289 F2d 698 Reynolds v. United States
289 F.2d 698
Archie Lee REYNOLDS, Appellant,
UNITED STATES of America, Appellee.
United States Court of Appeals Tenth Circuit.
April 17, 1961.
Earl Boyd Pierce, Ray M. Pierce, Arthur L. Brook and Paul Gotcher, Muskogee, Okl., for appellant.
Harry G. Fender, Asst. U.S. Atty., Muskogee, Okl. (Frank D. McSherry, U.S. Atty., and Paul M. Brewer, Asst. U.S. Atty., Muskogee, Okl., on the brief), for appellee.
Before BRATTON, LEWIS and BREITENSTEIN, Circuit Judges.
BREITENSTEIN, Circuit Judge.
Appellant Reynolds seeks to reverse his conviction on each count of a 4-count indictment on the ground that the evidence is insufficient to sustain the jury verdicts. Count 1 charges violation of the general conspiracy statute, 18 U.S.C. 371; count 2 charges unlawful possession of an unregistered still, 26 U.S.C. 5179 and 5601(a)(1); count 3 relates to the conduct of the business of a distiller without giving the required bond, 26 U.S.C. 5173(b) and 5601(a)(4); and count 4 asserts the possession of distilled spirits in containers not bearing the required stamps evidencing tax payment, 26 U.S.C. 5205(a)(2) and 5604(a)(1). Reynolds was sentenced to 9-month terms on counts 1, 2, and 4 and to six months on count 3, all terms to be served concurrently. Reynolds' aunt and co-defendant, Ruth Cathorn, was also convicted on each count but has not taken an appeal.
Pursuant to a search warrant federal officers investigated farm premises near Taft, Oklahoma, and found a butaneoperated still in a padlocked shed immediately behind a house occupied by Ruth Cathorn. There was hot mash in the still and the cooling barrel was hot. The sign required by 26 U.S.C. 5180 to indicate the business of a distiller was not posted. Inside the still house were glass jugs which contained distilled spirits and which displayed no revenue stamps. After the seizure of the still the officers arrested Reynolds at his home about one-half mile from the still house. In his pocket was a key which fitted the padlock on the still house door.
Prior to the search the officers had followed Reynolds to a nearby town where he had purchased butane and ice. When arrested he gave an account of his activities that day which differed from the observations of the officers. Each defendant took the stand and denied knowledge of, or participation in, the operation of the still. Reynolds accounted for the padlock key in his possession by saying that it was on a key ring which had been given him by his uncle prior to the uncle's departure for California some months previously.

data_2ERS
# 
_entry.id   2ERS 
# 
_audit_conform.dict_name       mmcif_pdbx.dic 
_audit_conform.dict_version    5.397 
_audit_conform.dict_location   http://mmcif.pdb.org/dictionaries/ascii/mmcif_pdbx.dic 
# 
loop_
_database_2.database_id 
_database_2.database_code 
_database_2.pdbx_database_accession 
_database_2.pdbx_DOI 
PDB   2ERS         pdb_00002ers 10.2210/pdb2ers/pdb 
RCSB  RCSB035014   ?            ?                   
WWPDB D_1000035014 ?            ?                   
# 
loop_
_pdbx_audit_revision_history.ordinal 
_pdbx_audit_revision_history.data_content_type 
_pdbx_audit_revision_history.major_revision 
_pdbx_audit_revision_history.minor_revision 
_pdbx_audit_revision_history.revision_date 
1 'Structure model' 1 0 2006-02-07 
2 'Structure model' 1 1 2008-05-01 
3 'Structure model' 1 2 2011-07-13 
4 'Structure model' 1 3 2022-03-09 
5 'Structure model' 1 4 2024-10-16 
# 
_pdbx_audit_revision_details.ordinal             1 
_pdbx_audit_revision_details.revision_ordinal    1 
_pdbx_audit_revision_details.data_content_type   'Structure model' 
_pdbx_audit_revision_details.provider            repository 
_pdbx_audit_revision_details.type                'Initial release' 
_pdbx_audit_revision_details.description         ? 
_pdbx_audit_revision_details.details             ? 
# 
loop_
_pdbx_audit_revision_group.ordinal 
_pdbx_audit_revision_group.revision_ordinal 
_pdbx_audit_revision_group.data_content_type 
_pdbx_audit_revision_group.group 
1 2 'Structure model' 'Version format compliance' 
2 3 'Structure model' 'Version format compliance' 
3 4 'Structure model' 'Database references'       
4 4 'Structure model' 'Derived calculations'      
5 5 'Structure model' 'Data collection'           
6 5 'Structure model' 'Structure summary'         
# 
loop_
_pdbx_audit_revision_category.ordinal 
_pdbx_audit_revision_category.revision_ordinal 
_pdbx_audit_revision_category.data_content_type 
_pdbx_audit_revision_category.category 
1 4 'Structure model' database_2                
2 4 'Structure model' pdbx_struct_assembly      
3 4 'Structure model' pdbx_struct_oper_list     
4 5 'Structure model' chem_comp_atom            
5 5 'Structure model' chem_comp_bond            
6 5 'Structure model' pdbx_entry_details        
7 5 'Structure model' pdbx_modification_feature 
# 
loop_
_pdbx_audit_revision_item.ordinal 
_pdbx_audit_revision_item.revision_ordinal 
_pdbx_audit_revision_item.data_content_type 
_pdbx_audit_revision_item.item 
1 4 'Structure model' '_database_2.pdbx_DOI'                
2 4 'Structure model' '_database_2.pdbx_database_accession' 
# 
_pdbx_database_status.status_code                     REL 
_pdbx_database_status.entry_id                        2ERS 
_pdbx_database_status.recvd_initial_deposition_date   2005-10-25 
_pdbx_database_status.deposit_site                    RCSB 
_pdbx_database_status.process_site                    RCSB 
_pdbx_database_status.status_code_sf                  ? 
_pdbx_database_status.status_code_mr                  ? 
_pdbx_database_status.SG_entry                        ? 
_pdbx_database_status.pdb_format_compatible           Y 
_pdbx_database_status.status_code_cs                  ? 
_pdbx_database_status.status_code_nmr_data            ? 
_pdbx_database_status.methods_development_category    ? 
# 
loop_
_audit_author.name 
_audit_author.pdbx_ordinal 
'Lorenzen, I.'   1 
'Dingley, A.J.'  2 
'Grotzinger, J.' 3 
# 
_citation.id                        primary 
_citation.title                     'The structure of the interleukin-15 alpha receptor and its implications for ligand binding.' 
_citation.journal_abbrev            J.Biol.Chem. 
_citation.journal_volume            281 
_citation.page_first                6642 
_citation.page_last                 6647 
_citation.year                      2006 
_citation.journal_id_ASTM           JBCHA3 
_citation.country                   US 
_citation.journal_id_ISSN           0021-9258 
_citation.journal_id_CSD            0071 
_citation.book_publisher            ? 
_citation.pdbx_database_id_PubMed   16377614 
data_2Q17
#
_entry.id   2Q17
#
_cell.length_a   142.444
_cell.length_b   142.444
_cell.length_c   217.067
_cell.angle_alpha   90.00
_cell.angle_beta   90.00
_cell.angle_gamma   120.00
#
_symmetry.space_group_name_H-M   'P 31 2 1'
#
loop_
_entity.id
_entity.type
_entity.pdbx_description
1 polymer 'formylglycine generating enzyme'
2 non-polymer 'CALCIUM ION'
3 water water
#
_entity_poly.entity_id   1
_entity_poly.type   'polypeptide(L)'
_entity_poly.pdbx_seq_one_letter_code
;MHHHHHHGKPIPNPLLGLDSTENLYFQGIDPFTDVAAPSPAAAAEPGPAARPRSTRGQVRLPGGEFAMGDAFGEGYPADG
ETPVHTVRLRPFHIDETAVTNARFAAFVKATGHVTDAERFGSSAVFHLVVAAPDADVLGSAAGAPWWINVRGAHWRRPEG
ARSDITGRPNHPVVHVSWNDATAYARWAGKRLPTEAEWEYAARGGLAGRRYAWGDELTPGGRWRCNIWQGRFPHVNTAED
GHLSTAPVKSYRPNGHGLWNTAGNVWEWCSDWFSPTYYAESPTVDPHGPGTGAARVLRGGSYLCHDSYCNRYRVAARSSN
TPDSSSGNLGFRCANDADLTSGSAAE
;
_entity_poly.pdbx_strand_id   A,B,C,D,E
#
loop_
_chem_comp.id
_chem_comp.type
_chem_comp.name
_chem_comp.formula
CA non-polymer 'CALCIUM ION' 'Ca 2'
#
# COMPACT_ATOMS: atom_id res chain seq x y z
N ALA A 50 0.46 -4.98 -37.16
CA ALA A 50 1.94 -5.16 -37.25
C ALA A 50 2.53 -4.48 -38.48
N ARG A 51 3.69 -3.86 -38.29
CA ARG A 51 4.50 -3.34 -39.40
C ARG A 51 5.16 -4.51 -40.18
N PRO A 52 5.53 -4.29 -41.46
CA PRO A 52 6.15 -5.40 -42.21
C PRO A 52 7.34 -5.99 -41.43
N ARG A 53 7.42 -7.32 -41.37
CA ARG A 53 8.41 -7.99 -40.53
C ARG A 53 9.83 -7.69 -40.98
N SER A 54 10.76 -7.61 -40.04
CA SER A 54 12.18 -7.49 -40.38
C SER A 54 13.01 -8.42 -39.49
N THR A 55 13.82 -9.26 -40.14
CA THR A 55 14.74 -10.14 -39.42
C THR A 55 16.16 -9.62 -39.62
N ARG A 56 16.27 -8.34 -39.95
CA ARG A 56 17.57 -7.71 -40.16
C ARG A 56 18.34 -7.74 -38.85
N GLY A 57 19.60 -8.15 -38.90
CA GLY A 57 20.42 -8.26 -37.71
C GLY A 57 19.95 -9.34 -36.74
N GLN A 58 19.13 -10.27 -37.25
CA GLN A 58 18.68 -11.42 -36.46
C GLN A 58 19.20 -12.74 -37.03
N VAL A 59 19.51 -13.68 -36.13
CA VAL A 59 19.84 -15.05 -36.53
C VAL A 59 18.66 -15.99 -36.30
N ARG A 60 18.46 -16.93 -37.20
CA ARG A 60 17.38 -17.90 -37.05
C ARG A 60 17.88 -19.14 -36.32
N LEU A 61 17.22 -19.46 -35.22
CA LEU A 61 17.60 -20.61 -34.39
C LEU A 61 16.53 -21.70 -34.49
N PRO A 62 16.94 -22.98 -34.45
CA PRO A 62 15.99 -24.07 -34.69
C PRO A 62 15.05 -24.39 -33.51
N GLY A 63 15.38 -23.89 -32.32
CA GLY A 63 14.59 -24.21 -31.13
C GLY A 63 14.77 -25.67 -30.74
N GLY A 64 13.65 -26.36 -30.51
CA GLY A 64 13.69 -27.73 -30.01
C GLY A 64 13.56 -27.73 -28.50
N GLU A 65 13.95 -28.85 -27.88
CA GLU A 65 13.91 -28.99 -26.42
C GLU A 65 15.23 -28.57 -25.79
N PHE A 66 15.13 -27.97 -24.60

We may not upset the verdict of the jury if, taking the view most favorable to the government, there is substantial evidence, either direct or circumstantial, which, together with the reasonable inferences to be drawn therefrom, sustains the verdict.1 Counsel for Reynolds asserts that there is no evidence of nonregistration, failure to give bond, and nonpayment of tax. The first two of these assertions lack merit because the still was located in a shed in a yard connected to a dwelling house in violation of 5601(a)(6) and in view of 26 U.S.C. 5171 and 5173 neither registration nor bonding could have been accomplished. So far as tax payment is concerned, the containers did not bear the stamps required by 5205(a)(2). Under Rossi v. United States, 289 U.S. 89, 91, 53 S.Ct. 532, 533, 77 L.Ed. 1051, this evidence is enough as the government is not required 'to adduce positive evidence to support a negative averment the truth of which is fairly indicated by established circumstances and which if untrue could be readily disproved by the porduction of documents or other evidence probably within the defendant's possession or control.' A review of the record convinces us that there is substantial evidence to sustain the verdicts.
Subparagraph 8 of our Rule 19, 28 U.S.C. requires that 'all briefs shall be cited in support of each point.' cited in support of each point.? The brief filed by the government fails to comply with this rule. Counsel are cautioned to exert care in meeting the exactions of the rules. Failure so to do can result in court order striking an offending brief.